The development of the concept of the Devil in the history of religion is fascinating to ponder. Originally, Israelite tradition did not speak of a devil per se, but only of being tempted to do evil or to worship gods other than Yahweh. After the Book of Job—probably as a result of exposure to Zoroastrianism during the Babylonian Exile—the Jews began to develop the concept of Satan, not only as an adversary/prosecutor of humans, but as an opponent to God as well. Christian tradition expanded this, developing the concept of Satan as the fallen angel Lucifer who rebelled against God. Islam continued this tradition, but adopted the earlier Hebrew view that Iblis (Satan) can do nothing outside of the will of Allah.
Unificationism shares the Christian view that the Devil indeed was once the archangel Lucifer. It shares with Islam the insight that Lucifer's motivation was jealousy, because he had been higher than Adam and Eve prior to their creation. Reverend Sun Myung Moon teaches that the Devil gained power over humankind through the sin of adultery, which he committed with Eve. This agrees with the rabbinic opinion that the Devil was the paramour of Eve, although it emphasizes that this was a spiritual act, not a physical one. Thus, Satan is not the actual father of Cain, but is the spiritual father of all humankind.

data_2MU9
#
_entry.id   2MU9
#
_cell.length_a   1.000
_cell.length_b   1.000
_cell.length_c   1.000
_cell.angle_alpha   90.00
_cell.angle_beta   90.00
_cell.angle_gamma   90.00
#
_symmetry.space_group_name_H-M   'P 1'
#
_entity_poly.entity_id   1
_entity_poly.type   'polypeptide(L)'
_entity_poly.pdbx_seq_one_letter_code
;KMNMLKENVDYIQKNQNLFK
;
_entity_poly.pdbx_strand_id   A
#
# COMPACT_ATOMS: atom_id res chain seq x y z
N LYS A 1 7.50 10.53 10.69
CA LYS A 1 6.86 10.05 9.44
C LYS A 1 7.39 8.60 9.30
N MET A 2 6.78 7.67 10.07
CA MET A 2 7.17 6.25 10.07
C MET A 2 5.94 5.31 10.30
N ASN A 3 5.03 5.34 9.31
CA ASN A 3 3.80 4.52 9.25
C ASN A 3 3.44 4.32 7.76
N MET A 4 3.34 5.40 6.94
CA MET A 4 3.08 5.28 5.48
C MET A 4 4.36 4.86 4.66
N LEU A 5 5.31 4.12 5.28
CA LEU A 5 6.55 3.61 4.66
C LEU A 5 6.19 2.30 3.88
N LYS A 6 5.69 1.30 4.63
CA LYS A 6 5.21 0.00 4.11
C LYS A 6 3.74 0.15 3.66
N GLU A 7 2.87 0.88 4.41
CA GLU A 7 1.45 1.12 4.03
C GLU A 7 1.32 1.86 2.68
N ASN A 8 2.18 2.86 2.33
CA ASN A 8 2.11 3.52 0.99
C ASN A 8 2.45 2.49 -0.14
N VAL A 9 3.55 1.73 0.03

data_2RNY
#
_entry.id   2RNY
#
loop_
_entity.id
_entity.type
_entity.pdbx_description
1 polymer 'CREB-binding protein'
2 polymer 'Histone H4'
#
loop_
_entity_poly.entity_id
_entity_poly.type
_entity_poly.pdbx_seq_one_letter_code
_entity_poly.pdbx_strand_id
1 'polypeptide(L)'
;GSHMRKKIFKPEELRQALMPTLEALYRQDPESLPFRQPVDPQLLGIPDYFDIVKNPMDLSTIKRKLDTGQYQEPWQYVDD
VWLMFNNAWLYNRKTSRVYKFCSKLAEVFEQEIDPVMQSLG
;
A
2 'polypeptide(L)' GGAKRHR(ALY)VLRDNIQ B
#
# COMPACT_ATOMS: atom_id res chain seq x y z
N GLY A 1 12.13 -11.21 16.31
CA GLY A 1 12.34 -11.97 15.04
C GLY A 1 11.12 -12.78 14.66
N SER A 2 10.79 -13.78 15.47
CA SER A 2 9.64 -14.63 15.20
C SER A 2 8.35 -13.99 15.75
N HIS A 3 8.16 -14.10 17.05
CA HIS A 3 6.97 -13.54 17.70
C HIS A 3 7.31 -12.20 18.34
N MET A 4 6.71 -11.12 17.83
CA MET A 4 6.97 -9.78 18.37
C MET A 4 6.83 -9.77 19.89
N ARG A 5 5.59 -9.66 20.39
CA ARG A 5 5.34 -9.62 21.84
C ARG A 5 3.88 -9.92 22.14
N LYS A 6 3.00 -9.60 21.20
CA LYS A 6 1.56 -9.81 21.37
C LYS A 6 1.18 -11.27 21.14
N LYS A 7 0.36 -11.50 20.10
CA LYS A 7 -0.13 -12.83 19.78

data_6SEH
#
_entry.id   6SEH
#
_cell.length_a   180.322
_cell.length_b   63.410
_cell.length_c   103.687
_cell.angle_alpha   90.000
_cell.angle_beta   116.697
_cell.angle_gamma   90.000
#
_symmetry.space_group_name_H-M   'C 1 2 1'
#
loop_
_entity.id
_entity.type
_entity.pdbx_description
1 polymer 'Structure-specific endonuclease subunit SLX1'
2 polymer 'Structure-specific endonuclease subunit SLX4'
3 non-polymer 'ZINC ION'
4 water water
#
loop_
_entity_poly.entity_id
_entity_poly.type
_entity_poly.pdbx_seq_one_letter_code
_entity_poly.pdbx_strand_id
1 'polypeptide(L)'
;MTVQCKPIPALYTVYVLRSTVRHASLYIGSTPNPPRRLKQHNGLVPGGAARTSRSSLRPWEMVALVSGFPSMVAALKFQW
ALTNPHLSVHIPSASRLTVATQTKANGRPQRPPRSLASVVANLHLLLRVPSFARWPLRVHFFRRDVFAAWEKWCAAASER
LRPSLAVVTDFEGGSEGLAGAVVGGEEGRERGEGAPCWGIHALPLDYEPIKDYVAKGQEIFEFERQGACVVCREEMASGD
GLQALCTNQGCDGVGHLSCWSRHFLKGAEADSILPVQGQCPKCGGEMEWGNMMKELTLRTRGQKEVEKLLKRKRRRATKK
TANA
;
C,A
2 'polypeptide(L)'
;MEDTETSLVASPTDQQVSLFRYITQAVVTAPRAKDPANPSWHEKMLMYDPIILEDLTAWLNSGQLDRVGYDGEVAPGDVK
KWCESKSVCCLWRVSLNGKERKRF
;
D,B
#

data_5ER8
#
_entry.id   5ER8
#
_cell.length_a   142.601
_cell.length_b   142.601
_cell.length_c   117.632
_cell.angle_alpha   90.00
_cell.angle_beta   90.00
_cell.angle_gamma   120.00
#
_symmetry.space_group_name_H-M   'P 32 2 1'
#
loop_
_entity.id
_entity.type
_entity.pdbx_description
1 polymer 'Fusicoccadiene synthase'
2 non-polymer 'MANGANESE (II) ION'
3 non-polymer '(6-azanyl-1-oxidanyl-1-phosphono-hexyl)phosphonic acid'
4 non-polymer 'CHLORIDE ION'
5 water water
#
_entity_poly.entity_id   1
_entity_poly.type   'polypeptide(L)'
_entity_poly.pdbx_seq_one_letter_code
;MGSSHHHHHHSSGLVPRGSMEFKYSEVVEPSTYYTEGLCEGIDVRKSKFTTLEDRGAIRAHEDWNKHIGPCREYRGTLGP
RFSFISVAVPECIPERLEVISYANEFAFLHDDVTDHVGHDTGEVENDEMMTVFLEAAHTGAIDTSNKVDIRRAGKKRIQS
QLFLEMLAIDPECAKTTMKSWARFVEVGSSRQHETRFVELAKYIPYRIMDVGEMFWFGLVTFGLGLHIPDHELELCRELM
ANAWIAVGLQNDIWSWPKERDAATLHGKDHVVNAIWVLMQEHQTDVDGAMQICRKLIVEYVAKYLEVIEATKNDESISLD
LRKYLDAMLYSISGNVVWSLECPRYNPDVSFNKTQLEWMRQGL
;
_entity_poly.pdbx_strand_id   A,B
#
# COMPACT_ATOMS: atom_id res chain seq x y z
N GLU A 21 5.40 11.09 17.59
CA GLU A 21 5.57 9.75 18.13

The Messiah comes to restore what was lost in the Garden of Eden. He is thus the second Adam, whose mission is to restore a second Eve and establish a sinless lineage into which all humankind will eventually be adopted. Knowing this, the Devil is indeed the arch-enemy of the Messiah, and of each human being. However, once people know the formerly secret truth of Satan's crime and the manner in which he came to rule—through his sin of illicit love with Eve—people can turn the tables and become his prosecutor before God, instead of the other way around.